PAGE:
Ripping narrow pieces from wide stock

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Chris Friesen wrote:

I just upgraded from a $30 Skill saw to an Hitachi C7BD2 as the Skill would flex left to right leaving saw marks in my cuts (and burning on occassion) and it's made a big difference, with a nice sharp plywood blade I can get glassy cuts with no tearout. I think if I had a better infeed/outfeed setup and a splitter I'd be more comfortable with doing the cuts on the tablesaw. My two incidents both happened before I fashioned a splitter for the saw but the straight edge works well enough for me not to look for an alternative at the moment.
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wrote:

You can put a hardboard foot on the circular saw as well, and then plunge the blade through it to make a zero-clearance insert for it. Reduces splintering immensely. If you just plunge it, you lose your blade guard, with is a bad idea, but you can cut a wider groove on the back side to let the guard through- as long as the hardboard is close to the blade in the front, it'll do the job. And as an added bonus, the hardboard foot is a lot nicer to your stock than the average circular saw foot.
That being said, it seems a little odd to use a circular saw for something like ripping a bunch of 2" strips when the table saw is right there.
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On 21 Jun 2006 06:49:59 -0700, snipped-for-privacy@nc.rr.com wrote:

One thing to do is make sure your saw is accurately setup. Following the manual on my Ridgid 3650, I lined everything up accurately using a T-square. Blade was 90 degrees and lined up accurately with the t-slot for miter gauge. But when I was using saw, sometime felt a tendancy for wood to pinch right at end. Solution: I went to Harbor Freight and got their caliber device (thingy abob...what every you call it... http://tinyurl.com/ro86g ), made a wooden holder and bolted it to it to run along miter slot. Found out my saw was slightly off. Worked and got it lined up correctly now. No more tendancy to pinch and kickback. Another thing to do is put the guage onto other miter trac against fence and make sure fence is perfectly parallel to the track as well.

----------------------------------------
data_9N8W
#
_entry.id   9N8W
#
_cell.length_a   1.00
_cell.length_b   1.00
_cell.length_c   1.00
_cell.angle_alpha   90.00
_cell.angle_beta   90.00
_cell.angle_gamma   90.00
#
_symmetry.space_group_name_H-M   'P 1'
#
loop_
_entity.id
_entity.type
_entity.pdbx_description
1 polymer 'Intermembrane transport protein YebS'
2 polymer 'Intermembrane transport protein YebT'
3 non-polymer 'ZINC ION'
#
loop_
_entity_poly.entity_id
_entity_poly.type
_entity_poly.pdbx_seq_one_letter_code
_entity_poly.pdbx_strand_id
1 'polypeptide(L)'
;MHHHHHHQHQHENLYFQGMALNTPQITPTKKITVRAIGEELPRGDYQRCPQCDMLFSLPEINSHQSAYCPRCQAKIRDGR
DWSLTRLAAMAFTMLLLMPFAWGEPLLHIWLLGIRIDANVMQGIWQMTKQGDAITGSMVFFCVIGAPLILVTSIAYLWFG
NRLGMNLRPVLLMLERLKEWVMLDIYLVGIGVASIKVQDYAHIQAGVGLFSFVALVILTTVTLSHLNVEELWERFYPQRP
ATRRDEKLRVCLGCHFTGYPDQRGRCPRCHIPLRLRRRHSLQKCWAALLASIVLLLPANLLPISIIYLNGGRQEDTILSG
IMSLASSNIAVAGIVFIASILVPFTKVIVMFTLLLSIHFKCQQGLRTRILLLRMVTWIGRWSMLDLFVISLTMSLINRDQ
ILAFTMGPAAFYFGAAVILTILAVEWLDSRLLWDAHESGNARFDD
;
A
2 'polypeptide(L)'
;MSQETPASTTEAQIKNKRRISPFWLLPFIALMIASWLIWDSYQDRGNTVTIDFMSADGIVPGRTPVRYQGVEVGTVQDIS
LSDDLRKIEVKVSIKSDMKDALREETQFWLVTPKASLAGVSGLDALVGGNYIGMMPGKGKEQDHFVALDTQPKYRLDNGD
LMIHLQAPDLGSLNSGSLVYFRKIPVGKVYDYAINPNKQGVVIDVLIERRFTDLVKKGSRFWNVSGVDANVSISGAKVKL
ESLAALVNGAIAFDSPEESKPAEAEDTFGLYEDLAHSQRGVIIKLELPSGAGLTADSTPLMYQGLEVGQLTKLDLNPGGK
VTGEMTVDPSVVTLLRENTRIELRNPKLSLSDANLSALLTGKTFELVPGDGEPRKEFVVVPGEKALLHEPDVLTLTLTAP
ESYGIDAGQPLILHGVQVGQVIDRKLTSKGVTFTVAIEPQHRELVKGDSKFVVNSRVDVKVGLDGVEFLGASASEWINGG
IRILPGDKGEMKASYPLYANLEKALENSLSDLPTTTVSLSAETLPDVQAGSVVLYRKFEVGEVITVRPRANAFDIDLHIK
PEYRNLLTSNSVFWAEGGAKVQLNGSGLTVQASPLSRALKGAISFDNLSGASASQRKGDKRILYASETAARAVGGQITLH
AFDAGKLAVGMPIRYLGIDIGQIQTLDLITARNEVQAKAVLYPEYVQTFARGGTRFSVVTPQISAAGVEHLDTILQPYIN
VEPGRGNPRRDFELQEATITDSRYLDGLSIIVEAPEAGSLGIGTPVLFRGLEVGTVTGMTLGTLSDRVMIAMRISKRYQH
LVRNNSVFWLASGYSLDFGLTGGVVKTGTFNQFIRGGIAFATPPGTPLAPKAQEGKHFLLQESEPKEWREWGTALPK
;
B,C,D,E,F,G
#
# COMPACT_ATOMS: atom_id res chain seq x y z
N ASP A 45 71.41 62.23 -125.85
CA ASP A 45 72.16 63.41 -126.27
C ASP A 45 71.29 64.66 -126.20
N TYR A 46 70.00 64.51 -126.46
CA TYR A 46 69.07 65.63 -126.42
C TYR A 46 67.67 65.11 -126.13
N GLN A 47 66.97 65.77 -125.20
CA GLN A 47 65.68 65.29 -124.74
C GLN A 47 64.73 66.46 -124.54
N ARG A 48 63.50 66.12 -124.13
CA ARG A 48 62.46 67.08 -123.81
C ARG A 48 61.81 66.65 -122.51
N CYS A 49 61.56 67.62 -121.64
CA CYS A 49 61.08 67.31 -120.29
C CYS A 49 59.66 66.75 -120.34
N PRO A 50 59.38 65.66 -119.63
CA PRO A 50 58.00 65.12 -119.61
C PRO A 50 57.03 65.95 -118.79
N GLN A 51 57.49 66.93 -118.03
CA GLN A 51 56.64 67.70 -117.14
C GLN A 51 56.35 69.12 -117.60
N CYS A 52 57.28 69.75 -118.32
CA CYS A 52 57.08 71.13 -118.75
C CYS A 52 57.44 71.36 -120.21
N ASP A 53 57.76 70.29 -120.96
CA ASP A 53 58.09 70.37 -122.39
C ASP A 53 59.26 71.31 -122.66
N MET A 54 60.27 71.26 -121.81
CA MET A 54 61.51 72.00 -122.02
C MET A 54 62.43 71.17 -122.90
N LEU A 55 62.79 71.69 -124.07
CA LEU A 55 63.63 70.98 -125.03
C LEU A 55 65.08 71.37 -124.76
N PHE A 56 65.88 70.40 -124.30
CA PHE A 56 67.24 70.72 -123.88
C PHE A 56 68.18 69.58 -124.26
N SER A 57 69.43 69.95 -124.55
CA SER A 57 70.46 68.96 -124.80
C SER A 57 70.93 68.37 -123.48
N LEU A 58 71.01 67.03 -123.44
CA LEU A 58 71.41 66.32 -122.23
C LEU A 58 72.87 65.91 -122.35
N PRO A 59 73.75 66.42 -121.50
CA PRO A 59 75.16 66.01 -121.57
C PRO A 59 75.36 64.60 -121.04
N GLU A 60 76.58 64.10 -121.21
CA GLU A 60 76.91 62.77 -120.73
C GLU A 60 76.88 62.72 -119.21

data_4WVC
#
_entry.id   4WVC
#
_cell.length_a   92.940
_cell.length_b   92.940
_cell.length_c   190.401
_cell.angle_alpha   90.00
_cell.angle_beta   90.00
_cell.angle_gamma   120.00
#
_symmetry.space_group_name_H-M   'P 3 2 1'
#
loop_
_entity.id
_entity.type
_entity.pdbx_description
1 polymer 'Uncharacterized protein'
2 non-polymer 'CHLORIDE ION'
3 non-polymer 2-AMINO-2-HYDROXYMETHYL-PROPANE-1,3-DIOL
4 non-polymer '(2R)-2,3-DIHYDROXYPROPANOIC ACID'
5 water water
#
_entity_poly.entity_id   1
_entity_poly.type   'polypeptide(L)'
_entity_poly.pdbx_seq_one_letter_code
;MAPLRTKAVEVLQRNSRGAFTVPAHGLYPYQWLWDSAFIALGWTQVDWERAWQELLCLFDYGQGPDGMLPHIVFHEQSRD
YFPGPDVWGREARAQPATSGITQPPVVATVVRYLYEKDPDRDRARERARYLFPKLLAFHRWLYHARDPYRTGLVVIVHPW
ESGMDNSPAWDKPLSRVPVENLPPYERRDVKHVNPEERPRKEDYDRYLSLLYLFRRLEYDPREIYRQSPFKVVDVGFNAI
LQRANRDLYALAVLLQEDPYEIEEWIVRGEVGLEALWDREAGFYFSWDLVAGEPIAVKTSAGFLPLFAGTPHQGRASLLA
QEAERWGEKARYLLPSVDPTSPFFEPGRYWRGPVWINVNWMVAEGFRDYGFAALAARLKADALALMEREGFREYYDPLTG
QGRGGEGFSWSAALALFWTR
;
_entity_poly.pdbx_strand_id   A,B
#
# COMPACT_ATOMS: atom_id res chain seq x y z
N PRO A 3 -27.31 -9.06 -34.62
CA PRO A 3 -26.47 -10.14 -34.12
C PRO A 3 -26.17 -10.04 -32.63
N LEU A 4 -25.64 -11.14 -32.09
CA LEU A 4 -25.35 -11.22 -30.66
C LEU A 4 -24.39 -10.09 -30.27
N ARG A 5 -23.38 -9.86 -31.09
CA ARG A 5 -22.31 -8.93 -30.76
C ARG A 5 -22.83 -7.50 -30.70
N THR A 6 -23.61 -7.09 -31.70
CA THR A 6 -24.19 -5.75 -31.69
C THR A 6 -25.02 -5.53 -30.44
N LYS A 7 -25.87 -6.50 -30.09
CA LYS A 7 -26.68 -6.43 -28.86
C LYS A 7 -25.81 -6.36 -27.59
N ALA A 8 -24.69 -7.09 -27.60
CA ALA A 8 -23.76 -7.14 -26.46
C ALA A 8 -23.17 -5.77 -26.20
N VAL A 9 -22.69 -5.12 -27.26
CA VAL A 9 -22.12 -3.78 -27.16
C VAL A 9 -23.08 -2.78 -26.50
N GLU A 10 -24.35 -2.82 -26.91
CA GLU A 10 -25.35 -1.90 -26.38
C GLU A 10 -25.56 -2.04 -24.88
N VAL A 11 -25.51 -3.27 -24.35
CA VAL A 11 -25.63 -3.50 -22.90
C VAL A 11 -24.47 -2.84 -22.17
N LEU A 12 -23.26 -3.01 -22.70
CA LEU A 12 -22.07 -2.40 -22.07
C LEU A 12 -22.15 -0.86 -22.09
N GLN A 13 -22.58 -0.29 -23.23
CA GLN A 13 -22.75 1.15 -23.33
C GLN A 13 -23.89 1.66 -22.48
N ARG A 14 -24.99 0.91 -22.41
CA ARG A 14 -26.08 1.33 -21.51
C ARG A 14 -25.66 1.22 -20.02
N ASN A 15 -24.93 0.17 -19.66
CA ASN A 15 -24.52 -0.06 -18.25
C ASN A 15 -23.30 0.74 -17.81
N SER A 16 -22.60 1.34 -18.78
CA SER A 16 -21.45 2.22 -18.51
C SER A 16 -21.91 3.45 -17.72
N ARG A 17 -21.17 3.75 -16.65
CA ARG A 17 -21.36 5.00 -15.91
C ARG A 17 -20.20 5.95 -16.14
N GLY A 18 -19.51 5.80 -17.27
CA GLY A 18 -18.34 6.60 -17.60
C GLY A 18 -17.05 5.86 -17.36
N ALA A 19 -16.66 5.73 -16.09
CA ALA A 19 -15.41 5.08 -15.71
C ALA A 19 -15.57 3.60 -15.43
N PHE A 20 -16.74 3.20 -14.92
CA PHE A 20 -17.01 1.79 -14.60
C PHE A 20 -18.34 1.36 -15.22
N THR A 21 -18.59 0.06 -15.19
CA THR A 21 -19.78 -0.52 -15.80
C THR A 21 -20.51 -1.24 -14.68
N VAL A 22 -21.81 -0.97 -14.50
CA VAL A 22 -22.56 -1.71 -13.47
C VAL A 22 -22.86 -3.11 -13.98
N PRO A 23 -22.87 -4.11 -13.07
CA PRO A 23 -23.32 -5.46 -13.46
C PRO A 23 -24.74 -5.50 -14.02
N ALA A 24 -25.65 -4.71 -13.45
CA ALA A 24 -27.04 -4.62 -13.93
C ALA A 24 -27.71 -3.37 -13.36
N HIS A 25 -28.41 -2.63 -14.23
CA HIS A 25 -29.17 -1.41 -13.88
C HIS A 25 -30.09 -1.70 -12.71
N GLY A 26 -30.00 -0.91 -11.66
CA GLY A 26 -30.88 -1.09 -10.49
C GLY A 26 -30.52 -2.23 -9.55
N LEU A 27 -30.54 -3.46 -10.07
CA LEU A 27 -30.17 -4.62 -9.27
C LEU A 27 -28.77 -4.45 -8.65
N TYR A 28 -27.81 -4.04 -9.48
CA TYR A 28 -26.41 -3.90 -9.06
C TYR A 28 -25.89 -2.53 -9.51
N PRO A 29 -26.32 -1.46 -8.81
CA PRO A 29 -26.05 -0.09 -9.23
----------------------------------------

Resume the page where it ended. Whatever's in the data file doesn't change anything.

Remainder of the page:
- Clayton
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haven't read all yet, however. when pushing forward through fence, when narrow & wide piece are about to seperate when they fully pass the blade, make sure you are pushing only on the side that has support - the fence side. Otherwise, if you're pushing on the left, or both, when the wood separates, by pushing forward, you will be pushing the cut waste side directly into the back of the blade.
A cross cut sled is something everyone has to make, can't buy 'em. Easy, and can buy and construct for penauts, w/ no tools, in minutes. The cuts are perfect. Clamp on a stop and without a caliper you would never find any difference on any corner.
Some rules are easy to remember. Never use the fence and the mitre at the same time. Others, like this, through trial and error. Actually, there should be a table. Think each cut through first.
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